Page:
# Topological Dynamics

I’m working through the first section on Topological Dynamics.

1) My first questions come towards the end of the proof of Theorem 1.3 on page 119.  We are given that for a unital $C^*$-algebra monomorphism $\pi:C(K)\rightarrow C(L)$, there is a continuous surjection $\Pi:K\rightarrow L$ such that $\pi(f)=f\circ \Pi$.  It says a little later that if $\pi$ is a $G$-map, then $\Pi$ is as well.  In trying to show that, I get so far as $g\cdot \pi(f)(x)=g\cdot(f\circ\Pi)(x)=f(\Pi(g^{-1}x))$ and $\pi(g\cdot f)=(g\cdot f)\circ\Pi(x)=f(g^{-1}\cdot\Pi(x))$.  So these are equal since $\pi$ is a G-map, but to get that $\Pi$ is a G-map from here it looks like we need that $f$ is injective.  It also looks like we need this later when they conclude $\Pi(1_G)=x_0$ from $f(x_0)=f(\Pi(1_G))$, but it doesn’t seem that we can assume that.

2) My next questions come at the top of page 120 concerning the inverse limit of G-flows.  I’ve been getting used to them as I’m reading through this part of the paper, but I am still unsure about how to prove $\lim_{\leftarrow}X_i$ is nonempty and compact.  So I would like some direction on those.  A smaller question later in the paragraph is in the statement of the universal property: if $\phi_i:X\rightarrow X_i$ are homomorphisms and $i\leq j\Rightarrow \phi_i=\phi_{ij}\circ\phi_j\ldots$.  We aren’t given the $\phi_{ij}$ mentioned here, so I wasn’t sure if those were supposed to be the $\pi_{ij}$ or if they were supposed to be introduced along with the $\phi_i$.

3) On page 121, where they start looking at countable discrete G (part B), they say that $S(G)$ is identical to $\beta G$, the space of ultrafilters on G.  Earlier they defined $S(G)$ to be the space of all continuous homomorphisms $\phi:RUC^b(G)\rightarrow \mathbb{C}$ and in this case $RUC^b(G)=l^{\infty}(G)$.  So I’m not really sure how to get from that to the space of ultrafilters.

4) On page 122 (part C) they mention Veech’s theorem about locally compact G acting freely on S(G).  There is a proof in the appendix and I was wondering if this would be a worthwhile proof to look through.

I also had a general question about reading this (or I suppose any) paper.  There are many times in the paper, even the little bit I’ve read, where something is “clear”, or “easily shown”, etc.  These are usually showing something is continuous or is a homomorphism or something like that.  I was wondering if it is a good idea to stop and work through each of these, since most times they aren’t obvious to me, or if it would be better to try and just get through the paper even if some details aren’t completely worked out.

## 2 comments on “Topological Dynamics”

1. Towards my third question, I found this pdf on Stone-Cech compactifications: http://www.math.cornell.edu/~riley/Teaching/Topology2009/essays/chitra.pdf

I skimmed it over and it looks helpful, so I’ll take a look at it a little closer and see if I still have questions.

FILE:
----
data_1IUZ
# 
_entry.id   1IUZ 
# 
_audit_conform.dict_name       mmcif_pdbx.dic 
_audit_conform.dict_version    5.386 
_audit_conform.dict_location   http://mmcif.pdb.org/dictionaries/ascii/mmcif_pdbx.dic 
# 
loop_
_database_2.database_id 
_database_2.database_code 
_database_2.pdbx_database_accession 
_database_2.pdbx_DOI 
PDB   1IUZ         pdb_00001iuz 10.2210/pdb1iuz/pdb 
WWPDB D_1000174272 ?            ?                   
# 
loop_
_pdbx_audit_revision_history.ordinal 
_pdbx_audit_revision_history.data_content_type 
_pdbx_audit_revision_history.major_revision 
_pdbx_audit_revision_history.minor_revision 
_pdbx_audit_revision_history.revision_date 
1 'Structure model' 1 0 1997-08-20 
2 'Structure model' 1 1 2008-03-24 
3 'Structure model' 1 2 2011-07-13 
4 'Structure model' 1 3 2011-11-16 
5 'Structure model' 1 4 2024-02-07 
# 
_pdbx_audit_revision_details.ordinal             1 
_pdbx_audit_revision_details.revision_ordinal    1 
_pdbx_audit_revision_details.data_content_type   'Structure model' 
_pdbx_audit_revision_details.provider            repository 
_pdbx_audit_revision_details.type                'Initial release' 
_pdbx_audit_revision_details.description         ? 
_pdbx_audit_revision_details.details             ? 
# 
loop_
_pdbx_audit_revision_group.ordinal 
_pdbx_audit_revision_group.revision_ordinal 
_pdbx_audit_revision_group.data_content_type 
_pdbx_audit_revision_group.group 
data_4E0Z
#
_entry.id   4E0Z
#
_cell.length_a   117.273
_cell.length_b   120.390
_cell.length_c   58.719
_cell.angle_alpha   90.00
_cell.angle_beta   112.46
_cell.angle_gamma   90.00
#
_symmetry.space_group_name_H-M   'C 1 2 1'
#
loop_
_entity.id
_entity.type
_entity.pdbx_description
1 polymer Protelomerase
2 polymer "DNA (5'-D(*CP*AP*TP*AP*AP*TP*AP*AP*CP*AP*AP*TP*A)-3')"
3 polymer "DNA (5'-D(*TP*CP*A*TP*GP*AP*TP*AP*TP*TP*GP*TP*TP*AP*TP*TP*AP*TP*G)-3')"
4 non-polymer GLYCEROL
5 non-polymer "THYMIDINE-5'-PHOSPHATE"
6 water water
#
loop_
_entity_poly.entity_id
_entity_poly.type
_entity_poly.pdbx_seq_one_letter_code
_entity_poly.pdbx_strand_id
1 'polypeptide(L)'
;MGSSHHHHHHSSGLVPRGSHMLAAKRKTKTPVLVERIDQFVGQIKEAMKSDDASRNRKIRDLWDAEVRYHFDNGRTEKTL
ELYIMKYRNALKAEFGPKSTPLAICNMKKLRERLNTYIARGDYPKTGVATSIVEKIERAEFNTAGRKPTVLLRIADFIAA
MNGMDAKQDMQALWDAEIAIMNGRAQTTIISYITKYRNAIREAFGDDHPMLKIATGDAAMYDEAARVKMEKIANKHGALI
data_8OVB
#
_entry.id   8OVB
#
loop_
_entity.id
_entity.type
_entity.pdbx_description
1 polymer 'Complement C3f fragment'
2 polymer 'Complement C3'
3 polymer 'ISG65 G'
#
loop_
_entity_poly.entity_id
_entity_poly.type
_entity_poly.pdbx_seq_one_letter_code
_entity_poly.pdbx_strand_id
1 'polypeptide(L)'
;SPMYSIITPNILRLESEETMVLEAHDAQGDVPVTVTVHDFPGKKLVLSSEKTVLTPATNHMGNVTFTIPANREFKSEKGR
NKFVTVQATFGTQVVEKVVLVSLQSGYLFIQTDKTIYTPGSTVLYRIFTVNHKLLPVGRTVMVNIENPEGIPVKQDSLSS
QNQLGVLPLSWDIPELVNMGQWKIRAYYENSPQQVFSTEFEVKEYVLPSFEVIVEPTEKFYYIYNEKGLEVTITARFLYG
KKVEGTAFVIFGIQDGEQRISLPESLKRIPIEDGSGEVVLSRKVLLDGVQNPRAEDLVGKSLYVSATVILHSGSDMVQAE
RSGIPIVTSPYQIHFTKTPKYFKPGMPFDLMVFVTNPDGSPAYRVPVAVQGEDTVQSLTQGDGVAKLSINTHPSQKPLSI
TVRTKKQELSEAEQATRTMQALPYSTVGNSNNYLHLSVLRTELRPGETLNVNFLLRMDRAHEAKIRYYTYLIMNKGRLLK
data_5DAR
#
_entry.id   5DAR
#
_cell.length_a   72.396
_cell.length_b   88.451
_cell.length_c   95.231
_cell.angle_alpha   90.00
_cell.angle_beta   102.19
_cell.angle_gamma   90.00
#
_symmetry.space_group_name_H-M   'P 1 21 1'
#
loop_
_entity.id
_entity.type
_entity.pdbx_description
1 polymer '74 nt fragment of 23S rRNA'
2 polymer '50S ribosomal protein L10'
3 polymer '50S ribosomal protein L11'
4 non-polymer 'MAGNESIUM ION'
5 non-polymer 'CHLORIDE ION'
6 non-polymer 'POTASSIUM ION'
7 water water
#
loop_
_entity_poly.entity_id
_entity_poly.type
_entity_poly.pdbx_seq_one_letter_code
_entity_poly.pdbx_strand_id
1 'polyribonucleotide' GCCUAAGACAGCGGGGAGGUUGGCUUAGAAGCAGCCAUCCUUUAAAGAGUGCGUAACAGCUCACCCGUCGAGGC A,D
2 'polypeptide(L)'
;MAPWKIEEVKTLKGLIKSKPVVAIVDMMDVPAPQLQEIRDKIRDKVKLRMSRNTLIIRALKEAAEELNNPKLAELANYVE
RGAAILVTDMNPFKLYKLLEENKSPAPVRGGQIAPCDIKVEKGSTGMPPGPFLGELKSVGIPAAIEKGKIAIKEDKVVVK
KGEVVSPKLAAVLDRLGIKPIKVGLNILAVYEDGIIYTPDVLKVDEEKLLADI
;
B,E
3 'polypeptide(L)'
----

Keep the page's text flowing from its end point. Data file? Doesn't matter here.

2. Jindrich Zapletal says:

My apologies, my travel program kept me busy last week, now it is going to be better. Regarding point 2, as a warm-up show that the inverse limit of compact spaces is compact. The topology on the inverse limit comes from preimages of open sets on the spaces forming the limit. Suppose that Oi: i in I forms a cover of the limit without an infinite subcover, and build a sequence of points in the spaces that falls out of the union, this will give a contradiction. Let Pn be the open subset of the space Xn which is the union of all open sets in the cover coming from the n-th coordinate or earlier. Note that the complement of Pn is compact. its image under the phi0n map is compact subset Kn of the space X0 as images of compact spaces under continuous maps are compact again. the Kns form a descending sequence of nonempty compact sets in X0, so there will be a point in the intersection. This will be the first element of your desired sequence. The points later on are obtained in a similar way.

The generalization to G-flows should be easy once you have this.

Point 3, The pdf file you found is not a particularly good source, even though everything in it seems to be correct. I will think about a better one. The connection between homomorphisms and ultrafilters is this: suppose for simplicity that the group is Z. if you have an ultrafilter U on Z and a bounded function f on Z, you can form the U-limit of f: just start with a finite interval such that all values of f belong to it, divide it in half, and choose the half such that U-majority of the values of f belong to that half. Then cut that half in half again according to the same rule, and keep doing it until you get a single point –it is the unique real r such that the f-preimage of any neighborhood of x is in U. the map f to U-lim f is a continuous homomorphism. On the other hand, if you see a continuous homomorphism h, just consider the collection of those sets such that h of their characteristic function gives 1. Check that this is an ultrafilter.

I will get to the other points later